I have now arrived in Huarocondo, a small village 37 km northwest of Cusco. It is really out of the way and few tourist come here. But last year when I was here, I discovered a wonderful little bed and breakfast that goes by the name of GringoWasi, owned by Lyle and Lily Walker. I decided to return here this year for a week or two before moving on over to the Sacred Valley.
Last week, Lyle and Lily invited me to accompany them to buy fresh cheese and yogurt. Peru has very little grazing land and therefore fresh milk is not very common. However, in a valley west of Cusco, the grass is lush and green and there are many, many smallholders of dairy cows—just like we used to have in the US. Gloria, the local dairy, drives a truck around daily to pick up cans of milk to transport to the dairy for processing into yogurt and canned milk. BUT, as you drive through the area, you see signs for roadside stands selling cheese and yogurt. One of those was our destination on Thursday.
The main indication that there was a roadside stand was this sign tied to a tree by the road.
Once we parked, the little stand became visible.
|Who recognizes this script?
The man inside offered us samples of his cheeses—one was a smoked variety. They also combine oregano in one of the cheeses, and Muña in another. Muña is a herb in the mint family and is used here by the Quechua people often in a herbal tea. It does have a very minty flavor. When I was visiting Isla Amantani in Lake Titicaca, it was the only tea available. You can learn more about the herb and its properties here.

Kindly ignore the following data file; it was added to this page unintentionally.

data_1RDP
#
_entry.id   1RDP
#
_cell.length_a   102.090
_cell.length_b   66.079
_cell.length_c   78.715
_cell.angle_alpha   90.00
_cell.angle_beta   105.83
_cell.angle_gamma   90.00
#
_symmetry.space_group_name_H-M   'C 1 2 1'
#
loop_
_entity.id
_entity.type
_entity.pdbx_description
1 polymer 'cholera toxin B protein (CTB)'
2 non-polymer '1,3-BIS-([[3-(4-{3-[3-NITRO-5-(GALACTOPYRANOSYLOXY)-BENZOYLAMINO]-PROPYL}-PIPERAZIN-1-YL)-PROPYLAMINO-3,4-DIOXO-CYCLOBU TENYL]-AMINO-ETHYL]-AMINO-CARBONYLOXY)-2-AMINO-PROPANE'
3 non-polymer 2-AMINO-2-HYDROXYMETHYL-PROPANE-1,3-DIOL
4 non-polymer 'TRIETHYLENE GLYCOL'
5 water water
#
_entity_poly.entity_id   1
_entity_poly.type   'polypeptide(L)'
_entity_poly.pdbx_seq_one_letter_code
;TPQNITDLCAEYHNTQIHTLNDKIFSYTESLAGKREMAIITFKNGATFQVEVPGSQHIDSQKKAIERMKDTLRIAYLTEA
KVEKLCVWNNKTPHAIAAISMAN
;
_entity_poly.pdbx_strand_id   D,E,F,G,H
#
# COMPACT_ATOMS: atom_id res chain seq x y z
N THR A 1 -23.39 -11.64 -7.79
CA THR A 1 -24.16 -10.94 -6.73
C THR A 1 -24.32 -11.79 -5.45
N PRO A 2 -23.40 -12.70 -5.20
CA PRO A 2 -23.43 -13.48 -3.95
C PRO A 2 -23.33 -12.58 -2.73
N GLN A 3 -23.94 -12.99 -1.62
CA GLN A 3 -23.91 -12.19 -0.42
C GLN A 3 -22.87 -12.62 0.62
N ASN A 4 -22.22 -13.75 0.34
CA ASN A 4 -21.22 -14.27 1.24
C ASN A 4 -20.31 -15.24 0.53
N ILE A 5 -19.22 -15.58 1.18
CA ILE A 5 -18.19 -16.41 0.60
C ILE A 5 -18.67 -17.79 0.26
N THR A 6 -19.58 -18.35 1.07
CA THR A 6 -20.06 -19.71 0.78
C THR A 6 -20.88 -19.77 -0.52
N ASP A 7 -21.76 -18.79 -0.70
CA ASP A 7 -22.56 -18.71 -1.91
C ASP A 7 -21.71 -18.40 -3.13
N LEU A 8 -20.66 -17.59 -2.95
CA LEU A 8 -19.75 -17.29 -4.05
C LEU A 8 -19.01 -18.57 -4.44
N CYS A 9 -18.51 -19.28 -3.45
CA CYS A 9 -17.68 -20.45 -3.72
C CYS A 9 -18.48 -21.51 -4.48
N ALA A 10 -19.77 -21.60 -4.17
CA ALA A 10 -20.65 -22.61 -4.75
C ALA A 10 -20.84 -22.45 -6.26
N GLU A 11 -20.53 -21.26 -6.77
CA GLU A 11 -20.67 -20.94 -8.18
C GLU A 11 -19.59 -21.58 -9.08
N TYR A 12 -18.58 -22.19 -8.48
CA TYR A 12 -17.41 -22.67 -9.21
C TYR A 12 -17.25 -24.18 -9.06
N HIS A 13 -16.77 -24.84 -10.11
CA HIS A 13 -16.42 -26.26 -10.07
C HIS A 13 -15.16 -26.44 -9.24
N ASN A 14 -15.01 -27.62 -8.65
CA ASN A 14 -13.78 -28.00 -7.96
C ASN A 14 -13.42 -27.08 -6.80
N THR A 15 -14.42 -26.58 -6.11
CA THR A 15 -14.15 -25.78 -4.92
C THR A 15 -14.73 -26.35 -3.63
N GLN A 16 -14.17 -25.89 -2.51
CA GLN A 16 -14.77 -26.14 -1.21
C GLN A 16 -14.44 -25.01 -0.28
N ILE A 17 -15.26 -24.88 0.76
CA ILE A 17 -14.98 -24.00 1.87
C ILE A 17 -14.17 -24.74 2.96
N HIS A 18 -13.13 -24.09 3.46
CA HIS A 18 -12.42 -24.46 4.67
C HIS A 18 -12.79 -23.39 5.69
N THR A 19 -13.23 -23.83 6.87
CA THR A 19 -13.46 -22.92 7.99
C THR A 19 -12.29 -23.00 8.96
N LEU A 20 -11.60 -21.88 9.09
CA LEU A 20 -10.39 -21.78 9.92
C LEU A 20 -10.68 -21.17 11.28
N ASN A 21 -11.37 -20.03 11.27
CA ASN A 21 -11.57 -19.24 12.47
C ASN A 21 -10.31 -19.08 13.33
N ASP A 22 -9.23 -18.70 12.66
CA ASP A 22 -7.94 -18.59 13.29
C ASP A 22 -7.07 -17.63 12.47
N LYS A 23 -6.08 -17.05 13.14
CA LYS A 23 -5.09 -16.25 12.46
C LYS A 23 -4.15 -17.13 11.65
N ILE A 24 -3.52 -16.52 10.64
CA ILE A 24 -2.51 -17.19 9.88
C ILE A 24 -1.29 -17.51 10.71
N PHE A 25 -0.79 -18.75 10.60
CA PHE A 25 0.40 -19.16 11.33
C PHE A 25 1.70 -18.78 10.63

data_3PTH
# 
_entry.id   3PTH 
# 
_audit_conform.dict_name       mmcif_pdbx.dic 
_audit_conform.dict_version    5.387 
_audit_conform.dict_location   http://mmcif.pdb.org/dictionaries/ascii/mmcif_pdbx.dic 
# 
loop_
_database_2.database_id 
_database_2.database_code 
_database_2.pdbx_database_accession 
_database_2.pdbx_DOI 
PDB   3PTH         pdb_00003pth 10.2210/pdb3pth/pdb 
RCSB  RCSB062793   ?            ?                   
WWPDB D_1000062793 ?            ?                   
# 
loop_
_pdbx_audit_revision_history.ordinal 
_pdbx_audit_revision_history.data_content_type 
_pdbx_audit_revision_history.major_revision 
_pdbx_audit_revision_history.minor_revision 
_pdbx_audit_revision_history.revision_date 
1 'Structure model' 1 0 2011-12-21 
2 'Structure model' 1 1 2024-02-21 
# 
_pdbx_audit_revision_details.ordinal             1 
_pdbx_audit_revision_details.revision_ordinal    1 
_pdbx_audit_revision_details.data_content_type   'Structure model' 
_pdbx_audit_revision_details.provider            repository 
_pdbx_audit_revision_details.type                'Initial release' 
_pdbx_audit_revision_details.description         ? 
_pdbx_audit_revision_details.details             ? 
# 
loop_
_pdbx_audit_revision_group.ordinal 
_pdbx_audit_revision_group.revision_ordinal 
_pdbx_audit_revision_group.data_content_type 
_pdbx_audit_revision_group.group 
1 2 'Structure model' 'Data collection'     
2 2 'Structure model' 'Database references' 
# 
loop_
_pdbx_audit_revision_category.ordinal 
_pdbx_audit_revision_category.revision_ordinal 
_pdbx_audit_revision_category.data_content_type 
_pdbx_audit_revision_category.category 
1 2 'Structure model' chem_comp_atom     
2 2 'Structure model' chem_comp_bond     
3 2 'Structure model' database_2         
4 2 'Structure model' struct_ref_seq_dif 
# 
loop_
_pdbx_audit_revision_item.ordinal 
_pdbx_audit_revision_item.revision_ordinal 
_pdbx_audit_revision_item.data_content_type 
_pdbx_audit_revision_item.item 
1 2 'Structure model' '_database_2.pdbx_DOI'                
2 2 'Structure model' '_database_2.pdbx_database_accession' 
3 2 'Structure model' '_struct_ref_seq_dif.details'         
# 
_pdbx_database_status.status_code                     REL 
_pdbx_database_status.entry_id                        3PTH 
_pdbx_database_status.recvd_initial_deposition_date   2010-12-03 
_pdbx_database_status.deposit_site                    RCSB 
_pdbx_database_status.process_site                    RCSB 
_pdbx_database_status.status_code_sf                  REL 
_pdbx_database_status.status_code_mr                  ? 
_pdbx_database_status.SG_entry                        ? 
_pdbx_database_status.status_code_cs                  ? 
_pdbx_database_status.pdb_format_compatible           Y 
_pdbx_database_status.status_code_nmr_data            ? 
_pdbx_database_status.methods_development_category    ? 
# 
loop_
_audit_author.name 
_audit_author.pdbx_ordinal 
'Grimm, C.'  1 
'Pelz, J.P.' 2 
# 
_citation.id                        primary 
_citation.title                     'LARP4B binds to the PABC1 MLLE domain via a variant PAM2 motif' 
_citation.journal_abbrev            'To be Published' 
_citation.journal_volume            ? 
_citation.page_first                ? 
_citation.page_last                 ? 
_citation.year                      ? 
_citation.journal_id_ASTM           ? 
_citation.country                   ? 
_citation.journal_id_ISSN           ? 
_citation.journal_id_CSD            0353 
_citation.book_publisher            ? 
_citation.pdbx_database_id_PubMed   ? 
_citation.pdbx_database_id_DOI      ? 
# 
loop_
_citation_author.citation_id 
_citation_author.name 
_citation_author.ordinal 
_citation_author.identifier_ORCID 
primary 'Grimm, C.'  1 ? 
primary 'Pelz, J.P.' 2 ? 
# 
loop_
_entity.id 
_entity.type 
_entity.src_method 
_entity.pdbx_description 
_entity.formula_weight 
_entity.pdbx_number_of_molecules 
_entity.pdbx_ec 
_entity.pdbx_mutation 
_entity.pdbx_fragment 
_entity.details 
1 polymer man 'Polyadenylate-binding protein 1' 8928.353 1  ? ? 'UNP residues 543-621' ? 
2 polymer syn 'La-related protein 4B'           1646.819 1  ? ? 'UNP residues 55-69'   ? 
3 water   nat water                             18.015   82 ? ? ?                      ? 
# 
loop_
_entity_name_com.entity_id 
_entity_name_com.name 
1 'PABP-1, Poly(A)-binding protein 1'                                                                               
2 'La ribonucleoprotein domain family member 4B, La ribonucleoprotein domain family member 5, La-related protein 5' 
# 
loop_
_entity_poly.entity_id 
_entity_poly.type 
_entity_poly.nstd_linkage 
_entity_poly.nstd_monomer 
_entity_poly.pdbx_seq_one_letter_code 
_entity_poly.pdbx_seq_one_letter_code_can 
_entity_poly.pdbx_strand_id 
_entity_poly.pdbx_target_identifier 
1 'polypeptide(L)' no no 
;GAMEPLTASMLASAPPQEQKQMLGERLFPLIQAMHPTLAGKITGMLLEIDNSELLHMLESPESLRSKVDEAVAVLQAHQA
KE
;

The cheese was amazingly delicious—like no other cheese I had tasted. He only had a little bit of the muña cheese—just enough to offer samples, but he said that he would have more next Tuesday, so we asked if he would reserve some rounds for us.
He had two kinds of freshly-made yogurt: strawberry and plain. Plain yogurt is very hard to find in Peru. Almost all the tiendas have yogurt (what we would probably call kefir—since it is fairly liquid and drinkable), but never any plain/unsweetened (what they call “natural”). Even the supermarkets have 30 or 40 flavors of yogurt, but they may have only one or two bottles of “natural,” if you are lucky. Since I prefer plain yogurt, that is what I asked for. Imagine my surprise when he asked if I wanted it sweetened or unsweetened. What a great discovery!
I learned in my last trip to Peru that yogurt is a great remedy for ongoing digestive complaints. Last year, I had some kind of stomach-illness (from food or virus—who knows?) that only lasted about 12 hours, but for two weeks afterwards, my digestive system was not quite right. Once I discovered that drinking yogurt everyday put me to rights, I started using it as a preventative measure for keeping myself healthy.
|Fresh plain yogurt and muña cheese
So I came home with one round of hard cheese and a liter of fresh home-made yogurt.
Today (Tuesday) I have eaten more than half the cheese almost all the yogurt; so I was glad that Lyle and Lily volunteered to go over and pick up more cheese and yogurt for me on their way to Cusco.
For those of you who are interested in what it costs to eat fresh and healthy food here, the liter of yogurt was S/6 (about $2.00) and the cheese was S/10 (about $3.25).